County, city governments set to receive new batch of oil lease fundsPublished 8:35pm Tuesday, April 1, 2014
Dallas County isn’t known for rich oil deposits, but every year, in mid-April, local government receives hundreds of thousands of dollars from the oil and gas industry.
Oil lease money is doled out to municipalities, and all 67 Alabama counties, from the Alabama Trust Fund — created in 1985 to receive royalties from gas wells along the Alabama coast. The amount distributed to counties and cities depends on the amount of interest generated each year from the Alabama Trust Fund. The oil lease money is specifically designated toward capital improvements, such as street resurfacing.
In 2013, Dallas County received $700,000. On April 15, Dallas County Probate judge Kim Ballard said the county will receive approximately $300,000. The county commission incorporates the oil lease money into its budget and, in turn, finds projects for the funds.
“If we look at the past two years, we received $1 million that we would not have in our budget if it were not for oil lease funding,” Ballard said.
He said 2013’s distribution was significantly greater than average and allowed the county to plan for several additional capital improvement projects, many of which involve resurfacing roads. Previously, the commission used the oil lease funds to pay for an expansion at the Dallas County Jail, according to Ballard.
“We have used them for a myriad of things and at times have had to use them for major projects, like the jail,” Ballard said. “Thank goodness somebody saw fit to dole a small portion back out to the counties.”
Though this year’s amount is less than half as much as 2013, Ballard said he still plans to accomplish one capital improvement project in each county commissioner’s district.
The city of Selma is also expected to receive a chunk of oil lease money; though, Mayor George Evans said he wasn’t sure of the exact amount. Last year Selma received more than $460,000 in oil lease money.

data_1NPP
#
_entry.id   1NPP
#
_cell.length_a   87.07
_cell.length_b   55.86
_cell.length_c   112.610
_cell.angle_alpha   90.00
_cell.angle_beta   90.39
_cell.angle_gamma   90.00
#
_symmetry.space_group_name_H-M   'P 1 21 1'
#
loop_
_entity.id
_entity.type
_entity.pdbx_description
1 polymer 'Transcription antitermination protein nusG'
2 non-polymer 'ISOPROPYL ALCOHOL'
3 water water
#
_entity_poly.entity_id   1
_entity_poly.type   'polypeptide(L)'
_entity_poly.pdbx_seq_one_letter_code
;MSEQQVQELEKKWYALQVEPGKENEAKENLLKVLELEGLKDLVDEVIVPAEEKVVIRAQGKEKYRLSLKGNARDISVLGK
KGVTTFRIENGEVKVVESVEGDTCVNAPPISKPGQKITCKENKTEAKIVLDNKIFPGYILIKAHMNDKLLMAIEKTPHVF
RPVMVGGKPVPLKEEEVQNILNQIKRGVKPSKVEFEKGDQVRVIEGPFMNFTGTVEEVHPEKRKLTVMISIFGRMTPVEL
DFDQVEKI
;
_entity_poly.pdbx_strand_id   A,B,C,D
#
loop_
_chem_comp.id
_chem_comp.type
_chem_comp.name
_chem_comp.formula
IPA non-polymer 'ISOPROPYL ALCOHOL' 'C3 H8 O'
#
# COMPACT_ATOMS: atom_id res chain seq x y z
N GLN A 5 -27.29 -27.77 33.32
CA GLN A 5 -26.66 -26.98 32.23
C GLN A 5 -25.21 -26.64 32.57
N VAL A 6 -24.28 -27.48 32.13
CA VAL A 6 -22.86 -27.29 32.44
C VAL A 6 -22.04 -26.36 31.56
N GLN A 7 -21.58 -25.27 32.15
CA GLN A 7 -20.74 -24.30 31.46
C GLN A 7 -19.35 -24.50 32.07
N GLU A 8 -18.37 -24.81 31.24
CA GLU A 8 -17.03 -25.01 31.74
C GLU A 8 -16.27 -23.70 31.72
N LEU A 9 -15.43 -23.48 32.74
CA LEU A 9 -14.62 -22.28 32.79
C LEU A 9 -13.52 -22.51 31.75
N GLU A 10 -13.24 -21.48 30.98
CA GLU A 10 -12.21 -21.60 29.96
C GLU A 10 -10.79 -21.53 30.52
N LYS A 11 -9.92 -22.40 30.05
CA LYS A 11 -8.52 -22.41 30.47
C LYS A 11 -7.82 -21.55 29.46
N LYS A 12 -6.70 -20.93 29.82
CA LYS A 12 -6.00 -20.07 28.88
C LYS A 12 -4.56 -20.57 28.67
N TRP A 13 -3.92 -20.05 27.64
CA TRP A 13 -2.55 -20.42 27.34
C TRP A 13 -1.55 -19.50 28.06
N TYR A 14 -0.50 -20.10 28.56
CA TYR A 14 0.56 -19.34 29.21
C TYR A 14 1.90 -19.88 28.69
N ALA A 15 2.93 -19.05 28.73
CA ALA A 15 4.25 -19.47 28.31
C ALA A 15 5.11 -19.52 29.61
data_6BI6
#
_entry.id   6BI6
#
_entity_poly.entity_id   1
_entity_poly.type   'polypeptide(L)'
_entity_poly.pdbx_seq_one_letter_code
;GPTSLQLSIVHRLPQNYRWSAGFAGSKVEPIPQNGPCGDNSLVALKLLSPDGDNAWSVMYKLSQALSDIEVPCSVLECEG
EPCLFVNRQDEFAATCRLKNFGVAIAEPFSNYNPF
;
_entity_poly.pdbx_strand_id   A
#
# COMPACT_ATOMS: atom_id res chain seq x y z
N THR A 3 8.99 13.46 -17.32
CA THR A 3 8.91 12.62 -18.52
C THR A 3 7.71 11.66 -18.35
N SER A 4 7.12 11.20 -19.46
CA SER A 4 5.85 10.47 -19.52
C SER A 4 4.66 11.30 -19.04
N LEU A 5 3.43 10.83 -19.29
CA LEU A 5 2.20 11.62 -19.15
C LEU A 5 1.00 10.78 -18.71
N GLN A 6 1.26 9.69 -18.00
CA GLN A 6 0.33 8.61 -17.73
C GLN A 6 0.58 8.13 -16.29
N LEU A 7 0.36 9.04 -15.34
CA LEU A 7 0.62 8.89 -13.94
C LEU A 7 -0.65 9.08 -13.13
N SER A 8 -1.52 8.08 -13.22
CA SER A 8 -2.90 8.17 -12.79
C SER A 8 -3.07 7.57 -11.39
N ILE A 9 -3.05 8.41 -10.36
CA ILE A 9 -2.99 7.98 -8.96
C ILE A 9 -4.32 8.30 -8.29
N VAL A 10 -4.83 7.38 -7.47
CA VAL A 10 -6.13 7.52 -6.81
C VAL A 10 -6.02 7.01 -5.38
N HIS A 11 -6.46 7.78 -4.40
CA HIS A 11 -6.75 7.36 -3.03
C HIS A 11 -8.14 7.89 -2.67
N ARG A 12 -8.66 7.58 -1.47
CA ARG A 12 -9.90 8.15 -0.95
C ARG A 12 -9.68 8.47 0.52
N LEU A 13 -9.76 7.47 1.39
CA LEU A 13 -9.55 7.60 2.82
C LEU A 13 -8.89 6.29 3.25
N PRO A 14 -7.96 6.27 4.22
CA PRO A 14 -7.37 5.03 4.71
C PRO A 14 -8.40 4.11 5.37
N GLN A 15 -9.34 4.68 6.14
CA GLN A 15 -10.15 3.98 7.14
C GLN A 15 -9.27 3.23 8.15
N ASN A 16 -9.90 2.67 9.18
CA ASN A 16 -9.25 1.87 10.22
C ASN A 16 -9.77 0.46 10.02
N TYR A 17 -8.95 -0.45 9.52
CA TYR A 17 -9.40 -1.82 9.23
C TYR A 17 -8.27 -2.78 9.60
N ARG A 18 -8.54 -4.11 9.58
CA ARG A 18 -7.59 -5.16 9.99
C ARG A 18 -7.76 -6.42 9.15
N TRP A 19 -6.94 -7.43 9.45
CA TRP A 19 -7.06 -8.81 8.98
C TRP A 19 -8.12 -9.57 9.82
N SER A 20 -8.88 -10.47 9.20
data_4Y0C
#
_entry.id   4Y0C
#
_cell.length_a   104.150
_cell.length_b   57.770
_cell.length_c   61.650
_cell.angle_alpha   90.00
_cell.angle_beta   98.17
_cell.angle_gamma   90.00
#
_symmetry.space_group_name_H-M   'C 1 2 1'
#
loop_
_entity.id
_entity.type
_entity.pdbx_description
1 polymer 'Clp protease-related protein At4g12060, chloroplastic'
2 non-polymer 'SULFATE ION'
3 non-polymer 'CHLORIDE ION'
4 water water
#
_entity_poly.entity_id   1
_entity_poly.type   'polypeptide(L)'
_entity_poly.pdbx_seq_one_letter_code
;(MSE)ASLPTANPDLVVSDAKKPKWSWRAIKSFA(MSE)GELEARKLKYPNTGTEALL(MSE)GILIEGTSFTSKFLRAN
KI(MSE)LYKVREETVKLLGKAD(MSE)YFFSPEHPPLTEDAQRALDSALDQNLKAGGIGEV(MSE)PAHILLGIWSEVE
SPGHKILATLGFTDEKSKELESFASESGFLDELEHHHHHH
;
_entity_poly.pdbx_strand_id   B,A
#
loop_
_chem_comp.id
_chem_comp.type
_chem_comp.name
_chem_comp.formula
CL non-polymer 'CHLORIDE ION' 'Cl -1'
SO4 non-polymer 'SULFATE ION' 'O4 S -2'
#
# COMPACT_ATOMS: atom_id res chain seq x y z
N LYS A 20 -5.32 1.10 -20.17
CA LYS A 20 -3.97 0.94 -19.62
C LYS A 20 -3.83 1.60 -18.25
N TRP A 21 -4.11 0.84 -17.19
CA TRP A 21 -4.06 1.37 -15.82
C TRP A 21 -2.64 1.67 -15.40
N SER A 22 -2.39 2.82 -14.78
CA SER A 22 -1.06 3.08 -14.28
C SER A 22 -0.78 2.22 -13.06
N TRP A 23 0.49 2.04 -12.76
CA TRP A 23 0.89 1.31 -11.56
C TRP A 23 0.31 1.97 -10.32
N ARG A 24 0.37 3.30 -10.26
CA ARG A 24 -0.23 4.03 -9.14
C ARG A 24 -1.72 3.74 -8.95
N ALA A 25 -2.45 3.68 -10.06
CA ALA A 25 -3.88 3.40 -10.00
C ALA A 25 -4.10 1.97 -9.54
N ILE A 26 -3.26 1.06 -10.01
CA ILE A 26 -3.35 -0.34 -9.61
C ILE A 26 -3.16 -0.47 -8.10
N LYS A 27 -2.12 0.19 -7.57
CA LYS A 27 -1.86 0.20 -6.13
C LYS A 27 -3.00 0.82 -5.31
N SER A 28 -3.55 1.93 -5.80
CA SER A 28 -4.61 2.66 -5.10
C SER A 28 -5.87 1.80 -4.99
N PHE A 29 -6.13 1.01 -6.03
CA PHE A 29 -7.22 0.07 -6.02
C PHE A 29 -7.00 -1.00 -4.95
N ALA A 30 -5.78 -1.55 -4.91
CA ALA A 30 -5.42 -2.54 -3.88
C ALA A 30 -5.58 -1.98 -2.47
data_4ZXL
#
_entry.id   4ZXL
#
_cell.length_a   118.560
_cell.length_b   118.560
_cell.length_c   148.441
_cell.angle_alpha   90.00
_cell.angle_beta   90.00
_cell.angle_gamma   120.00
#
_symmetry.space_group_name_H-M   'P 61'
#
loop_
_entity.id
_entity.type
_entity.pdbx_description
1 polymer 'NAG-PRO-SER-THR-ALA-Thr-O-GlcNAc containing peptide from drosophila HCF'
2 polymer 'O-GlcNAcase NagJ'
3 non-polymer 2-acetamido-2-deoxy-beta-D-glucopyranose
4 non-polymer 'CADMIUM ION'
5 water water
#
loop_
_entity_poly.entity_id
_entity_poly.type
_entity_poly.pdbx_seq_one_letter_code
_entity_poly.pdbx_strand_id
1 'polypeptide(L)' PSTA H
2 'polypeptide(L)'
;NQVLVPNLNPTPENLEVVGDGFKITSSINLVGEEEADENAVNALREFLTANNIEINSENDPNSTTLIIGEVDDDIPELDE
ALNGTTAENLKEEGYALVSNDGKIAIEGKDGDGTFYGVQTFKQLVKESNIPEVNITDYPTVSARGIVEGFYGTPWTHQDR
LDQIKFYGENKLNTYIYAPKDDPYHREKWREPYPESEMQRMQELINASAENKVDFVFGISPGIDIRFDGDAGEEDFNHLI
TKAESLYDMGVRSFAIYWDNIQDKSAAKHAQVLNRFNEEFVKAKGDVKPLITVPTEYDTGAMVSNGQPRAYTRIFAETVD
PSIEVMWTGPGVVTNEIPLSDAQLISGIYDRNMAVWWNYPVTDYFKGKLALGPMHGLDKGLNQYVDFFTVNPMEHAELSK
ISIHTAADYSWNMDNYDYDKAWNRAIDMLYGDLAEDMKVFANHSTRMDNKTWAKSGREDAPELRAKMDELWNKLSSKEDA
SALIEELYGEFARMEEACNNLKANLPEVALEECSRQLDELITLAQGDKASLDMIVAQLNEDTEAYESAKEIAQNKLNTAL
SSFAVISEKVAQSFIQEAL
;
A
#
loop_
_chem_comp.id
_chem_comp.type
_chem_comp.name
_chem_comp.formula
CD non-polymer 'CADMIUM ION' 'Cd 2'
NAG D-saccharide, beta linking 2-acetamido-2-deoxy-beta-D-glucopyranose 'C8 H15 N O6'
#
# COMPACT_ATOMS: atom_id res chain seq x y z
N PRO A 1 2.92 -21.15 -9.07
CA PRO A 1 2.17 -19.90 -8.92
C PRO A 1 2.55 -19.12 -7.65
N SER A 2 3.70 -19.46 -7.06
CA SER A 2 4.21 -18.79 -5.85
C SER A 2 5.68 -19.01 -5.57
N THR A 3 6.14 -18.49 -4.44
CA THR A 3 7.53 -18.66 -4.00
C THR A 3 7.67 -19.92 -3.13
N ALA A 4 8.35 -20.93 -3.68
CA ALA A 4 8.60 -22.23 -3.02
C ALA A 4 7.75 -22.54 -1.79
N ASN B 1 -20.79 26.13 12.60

“It’s hard to say how much we will receive,” Evans said. “We certainly hope that it would be greater or equal [to 2013].”
Once the city receives oil lease money, it’s divided 10 ways — to the nine members of the city council and Evans.
Evans and council members spend the oil lease funds at their discretion, with a focus on capital improvement projects.
For example, on Jan. 13, Ward 3 Councilman Greg Bjelke paid $614 to Capital Streetscapes LLC for stop signs, according to city documents. On Ja.n 22, Ward 5 Councilman Sam Randolph spent $1,500 to Jerry and John Woods Construction for a gazebo for a Ward 5 walking path, according to city documents.
Several council members also used oil lease funds to help pay for an electric substation near the Public Works Department, on Water Avenue.
Evans said oil lease funds provide an additional method to pay for small projects within the city limits.
“For certain projects, if everybody antes up, it can help to do things that [the city] wouldn’t be able to do otherwise,” Evans said. “It also gives the council an opportunity to do permanent type projects within their ward.”
A portion of the oil lease funds could be further divided into an emergency fund, if a proposal by City Council President Corey Bowie is passed.
Last year each council member received approximately $40,000 in oil lease funds. Bowie said he plans to propose a measure that asks each council member to contribute $10,000 to a fund for emergency infrastructure projects, such as the sinkhole in Bienville Park.